Jakob’s lies contain some truth
The first time I saw the trailer for Jakob the Liar, it was immediately followed by an ad for The Insider. The two both focused on issues of truth and deceit, and they could not have been more opposite.
Jakob the Liar is an adaptation of Jurek Becker’s novel about a Jew who brings hope to his fellow Jews during the Nazi occupation of Poland by pretending to own a radio and inventing stories of Allied victories. The suicide rate goes down and, simply put, his lies save lives. The ad for The Insider, on the other hand, focuses on journalists who want to expose the lies that are foisted on the public by tobacco companies. Lies, in that film, are dangerous and deadly.
Because Jakob the Liar stars well-known comedian Robin Williams, it will inevitably invite comparisons to Life Is Beautiful, Roberto Benigni’s funny fable about a father who convinces his son that the concentration camp they are living in is really just a game. But where Benigni’s comedy sometimes seemed too whimsical or contrived, Jakob grounds its humor in an essentially dramatic, and somewhat more believable, story.
For one thing, Jakob’s lies do have the proverbial kernel of truth. Sent to the commander’s office for being outside past his curfew, Jakob happens to hear over the Nazis’ radio that the Russians are relatively nearby. Jakob passes this bit of news to a friend, who mistakenly believes that Jakob heard it over his own radio; before long, all the Jews living in the ghetto are coming to Jakob for more scraps of information. In the absence of fresh news, Jakob reluctantly embellishes his one known fact.
I have to admit, stories such as these have always bothered me a little. It’s easy to see why Hollywood would make movies about the social and psychological benefits of telling tall tales, but I tend to be a stickler for truth and objectivity, however bleak these things might be. It’s also sad to see people giving up on God — as at least a few characters do in this film — and relying on someone else’s make-believe for hope instead.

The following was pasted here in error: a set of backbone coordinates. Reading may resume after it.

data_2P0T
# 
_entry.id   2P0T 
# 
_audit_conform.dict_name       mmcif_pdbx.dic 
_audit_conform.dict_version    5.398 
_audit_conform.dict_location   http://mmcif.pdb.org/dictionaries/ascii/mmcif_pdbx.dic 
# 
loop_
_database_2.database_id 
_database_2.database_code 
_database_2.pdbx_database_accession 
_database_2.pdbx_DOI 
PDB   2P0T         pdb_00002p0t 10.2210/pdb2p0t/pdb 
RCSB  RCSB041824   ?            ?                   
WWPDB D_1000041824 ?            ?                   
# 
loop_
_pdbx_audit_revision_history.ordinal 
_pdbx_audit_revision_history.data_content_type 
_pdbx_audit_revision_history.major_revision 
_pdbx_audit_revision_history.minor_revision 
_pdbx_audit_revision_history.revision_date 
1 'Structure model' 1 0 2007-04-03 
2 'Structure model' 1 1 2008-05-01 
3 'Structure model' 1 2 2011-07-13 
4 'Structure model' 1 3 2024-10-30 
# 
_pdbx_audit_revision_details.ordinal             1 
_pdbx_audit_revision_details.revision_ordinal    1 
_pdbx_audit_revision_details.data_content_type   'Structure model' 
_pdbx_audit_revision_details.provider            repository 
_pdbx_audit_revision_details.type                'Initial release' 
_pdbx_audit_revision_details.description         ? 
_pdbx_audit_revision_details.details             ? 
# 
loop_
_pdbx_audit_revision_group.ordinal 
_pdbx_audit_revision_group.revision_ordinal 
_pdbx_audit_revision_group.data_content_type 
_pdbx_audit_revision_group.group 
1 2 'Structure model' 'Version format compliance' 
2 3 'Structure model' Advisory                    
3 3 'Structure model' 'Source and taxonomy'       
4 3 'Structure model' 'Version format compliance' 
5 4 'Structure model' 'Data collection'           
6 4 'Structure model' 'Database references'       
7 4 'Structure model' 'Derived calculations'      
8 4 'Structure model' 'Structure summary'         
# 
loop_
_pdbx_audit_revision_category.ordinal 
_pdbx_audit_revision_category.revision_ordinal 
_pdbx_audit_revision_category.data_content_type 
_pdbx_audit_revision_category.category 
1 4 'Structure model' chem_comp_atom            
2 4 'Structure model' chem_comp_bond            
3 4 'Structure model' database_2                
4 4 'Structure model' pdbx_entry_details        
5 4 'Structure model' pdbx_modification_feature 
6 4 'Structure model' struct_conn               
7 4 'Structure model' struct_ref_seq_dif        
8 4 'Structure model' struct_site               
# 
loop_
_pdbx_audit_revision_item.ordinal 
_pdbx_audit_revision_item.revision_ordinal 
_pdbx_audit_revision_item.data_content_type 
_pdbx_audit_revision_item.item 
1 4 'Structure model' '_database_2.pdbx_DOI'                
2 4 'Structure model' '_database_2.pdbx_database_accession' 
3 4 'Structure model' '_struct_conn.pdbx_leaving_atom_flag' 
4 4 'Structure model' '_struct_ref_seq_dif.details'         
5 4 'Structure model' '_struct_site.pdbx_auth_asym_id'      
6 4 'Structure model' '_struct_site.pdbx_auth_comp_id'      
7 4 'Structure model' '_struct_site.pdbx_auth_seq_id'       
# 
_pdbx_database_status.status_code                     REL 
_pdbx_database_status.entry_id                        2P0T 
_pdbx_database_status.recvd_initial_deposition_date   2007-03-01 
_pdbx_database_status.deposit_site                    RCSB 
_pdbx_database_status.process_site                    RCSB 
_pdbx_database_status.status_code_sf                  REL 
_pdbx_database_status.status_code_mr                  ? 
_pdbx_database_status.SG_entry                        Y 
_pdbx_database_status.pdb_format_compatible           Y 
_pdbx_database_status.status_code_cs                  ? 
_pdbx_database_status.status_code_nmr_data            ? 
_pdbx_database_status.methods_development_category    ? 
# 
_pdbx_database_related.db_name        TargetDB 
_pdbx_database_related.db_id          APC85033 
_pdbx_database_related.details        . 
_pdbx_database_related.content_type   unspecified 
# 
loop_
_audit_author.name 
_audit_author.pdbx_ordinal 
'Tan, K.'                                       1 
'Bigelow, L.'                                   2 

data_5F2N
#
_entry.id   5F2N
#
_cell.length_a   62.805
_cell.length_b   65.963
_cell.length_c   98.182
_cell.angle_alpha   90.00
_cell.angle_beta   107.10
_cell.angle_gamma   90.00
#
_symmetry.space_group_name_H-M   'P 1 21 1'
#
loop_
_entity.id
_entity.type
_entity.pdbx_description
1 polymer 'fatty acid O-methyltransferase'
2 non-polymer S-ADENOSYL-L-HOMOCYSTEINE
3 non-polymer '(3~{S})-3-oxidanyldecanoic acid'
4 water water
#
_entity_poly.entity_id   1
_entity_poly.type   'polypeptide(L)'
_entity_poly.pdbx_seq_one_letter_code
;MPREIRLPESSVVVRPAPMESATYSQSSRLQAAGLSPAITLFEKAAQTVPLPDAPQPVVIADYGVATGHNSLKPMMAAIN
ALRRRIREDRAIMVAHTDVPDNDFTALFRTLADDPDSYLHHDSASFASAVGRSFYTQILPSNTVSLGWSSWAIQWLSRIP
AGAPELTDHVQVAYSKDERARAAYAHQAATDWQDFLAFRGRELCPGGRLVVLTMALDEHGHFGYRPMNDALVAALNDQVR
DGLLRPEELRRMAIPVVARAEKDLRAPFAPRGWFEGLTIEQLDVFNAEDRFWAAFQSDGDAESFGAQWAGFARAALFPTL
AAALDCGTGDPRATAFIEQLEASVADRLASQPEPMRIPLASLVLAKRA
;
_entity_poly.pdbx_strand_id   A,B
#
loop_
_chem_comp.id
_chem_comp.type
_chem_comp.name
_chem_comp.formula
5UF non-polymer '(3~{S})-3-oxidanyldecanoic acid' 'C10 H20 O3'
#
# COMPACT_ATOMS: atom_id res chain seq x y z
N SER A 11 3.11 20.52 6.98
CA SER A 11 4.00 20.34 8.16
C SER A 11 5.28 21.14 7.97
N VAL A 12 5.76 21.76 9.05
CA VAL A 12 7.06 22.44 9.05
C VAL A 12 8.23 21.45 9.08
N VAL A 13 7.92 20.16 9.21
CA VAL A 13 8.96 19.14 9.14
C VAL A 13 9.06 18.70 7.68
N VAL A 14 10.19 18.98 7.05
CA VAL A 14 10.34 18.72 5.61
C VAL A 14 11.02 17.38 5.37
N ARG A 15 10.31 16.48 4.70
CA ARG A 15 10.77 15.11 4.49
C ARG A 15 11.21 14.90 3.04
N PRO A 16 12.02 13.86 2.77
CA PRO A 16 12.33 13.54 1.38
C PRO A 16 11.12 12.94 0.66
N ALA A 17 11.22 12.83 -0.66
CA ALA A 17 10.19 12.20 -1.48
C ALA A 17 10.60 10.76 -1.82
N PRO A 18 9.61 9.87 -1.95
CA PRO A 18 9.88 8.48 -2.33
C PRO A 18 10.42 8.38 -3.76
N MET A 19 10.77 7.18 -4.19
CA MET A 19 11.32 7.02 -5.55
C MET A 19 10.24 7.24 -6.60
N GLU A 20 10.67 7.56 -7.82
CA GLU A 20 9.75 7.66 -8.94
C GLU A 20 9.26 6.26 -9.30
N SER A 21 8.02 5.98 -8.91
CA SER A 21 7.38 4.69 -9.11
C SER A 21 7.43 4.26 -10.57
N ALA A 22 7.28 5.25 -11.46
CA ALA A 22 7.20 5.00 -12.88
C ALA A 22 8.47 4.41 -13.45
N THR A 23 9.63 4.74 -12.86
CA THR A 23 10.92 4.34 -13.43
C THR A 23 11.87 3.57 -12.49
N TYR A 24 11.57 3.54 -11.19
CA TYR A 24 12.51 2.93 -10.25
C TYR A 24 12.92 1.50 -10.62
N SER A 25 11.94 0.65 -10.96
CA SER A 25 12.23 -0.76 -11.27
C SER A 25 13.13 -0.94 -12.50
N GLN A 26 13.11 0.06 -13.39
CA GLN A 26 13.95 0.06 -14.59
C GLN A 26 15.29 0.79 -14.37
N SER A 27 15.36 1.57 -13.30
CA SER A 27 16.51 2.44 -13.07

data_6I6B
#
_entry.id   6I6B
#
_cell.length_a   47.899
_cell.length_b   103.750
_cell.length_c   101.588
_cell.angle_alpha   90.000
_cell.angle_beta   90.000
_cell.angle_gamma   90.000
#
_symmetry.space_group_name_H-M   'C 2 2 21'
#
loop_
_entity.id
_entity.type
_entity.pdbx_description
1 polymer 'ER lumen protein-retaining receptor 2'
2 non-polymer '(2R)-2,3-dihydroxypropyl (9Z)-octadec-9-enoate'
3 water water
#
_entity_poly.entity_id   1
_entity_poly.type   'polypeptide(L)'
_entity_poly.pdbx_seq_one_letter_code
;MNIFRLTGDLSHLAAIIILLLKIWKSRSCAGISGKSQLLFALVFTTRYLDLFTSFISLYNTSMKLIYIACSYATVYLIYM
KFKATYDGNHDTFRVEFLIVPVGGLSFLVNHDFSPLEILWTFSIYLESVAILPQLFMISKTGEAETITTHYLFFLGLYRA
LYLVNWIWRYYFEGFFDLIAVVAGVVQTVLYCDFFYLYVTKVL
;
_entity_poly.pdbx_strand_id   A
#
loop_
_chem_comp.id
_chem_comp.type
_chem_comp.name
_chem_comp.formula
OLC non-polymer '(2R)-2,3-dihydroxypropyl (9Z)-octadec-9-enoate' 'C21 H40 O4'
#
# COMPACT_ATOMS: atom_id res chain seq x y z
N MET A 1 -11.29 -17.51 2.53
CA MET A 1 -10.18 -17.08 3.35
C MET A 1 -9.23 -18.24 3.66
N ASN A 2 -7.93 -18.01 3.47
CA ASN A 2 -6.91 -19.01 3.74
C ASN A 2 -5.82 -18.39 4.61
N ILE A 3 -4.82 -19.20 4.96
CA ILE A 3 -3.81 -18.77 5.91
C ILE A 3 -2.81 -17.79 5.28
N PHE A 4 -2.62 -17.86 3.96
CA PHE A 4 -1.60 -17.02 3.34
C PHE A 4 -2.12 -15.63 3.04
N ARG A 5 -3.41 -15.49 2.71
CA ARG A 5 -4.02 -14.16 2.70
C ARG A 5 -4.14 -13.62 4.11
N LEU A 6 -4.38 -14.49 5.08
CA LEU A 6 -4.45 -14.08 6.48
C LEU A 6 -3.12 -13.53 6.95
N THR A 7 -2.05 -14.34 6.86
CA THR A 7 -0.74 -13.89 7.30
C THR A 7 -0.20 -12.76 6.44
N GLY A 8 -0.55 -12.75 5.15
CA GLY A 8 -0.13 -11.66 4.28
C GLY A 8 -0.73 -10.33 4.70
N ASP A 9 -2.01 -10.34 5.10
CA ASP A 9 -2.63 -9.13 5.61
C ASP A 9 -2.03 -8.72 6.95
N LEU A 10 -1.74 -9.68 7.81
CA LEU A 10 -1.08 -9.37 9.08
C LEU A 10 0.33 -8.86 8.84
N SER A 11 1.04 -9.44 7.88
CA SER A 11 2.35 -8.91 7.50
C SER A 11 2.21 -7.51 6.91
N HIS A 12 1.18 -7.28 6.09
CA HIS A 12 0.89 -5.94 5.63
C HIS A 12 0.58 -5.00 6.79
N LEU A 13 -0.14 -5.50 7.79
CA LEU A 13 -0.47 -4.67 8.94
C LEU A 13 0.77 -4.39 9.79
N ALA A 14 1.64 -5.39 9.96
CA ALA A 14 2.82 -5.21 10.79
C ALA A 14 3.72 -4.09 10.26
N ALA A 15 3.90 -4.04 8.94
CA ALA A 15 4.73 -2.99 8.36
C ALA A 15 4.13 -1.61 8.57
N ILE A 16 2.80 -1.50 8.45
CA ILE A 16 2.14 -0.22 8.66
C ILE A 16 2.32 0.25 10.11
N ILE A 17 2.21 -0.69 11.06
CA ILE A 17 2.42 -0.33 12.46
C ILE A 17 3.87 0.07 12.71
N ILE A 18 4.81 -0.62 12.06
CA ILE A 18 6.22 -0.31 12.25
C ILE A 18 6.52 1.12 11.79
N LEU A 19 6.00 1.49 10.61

And yet, at the same time, I can’t deny it is our imagination that makes hope possible; it is imagination that gives our lives meaning beyond the mere fact of our existence; it is imagination that keeps faith, hope and love alive when everything around us conspires to kill these things; and it is ultimately through imagination that we encounter God and, truth be told, each other.
In The Silver Chair, C.S. Lewis describes how the Green Witch convinces our heroes Eustace, Jill and Puddleglum that neither Narnia nor Aslan really exist, and that the only real world is the Witch’s world, dark and deep below the ground. But cynical Puddleglum isn’t satisfied. Even if Narnia and Aslan are merely “made-up things,” he says, they still “seem a good deal more important than the real ones” in the Witch’s world.
In a time when the Nazis reigned through systematic brutality, Jakob’s lies do focus his friends’ attention on the “more important” things. Plus there is a crucial difference between Jakob’s lies and those of the tobacco companies in that other film. The tobacco companies tell lies to further their own selfish ends, at the expense of other people.
But Jakob endangers his own life; if the Nazis hear that he has a radio, he is likely to be tortured and killed. And there is always the possibility that, as one character puts it, his lies will turn out to be true. So Jakob goes on speaking, offering up his life so that others might be saved. (PG)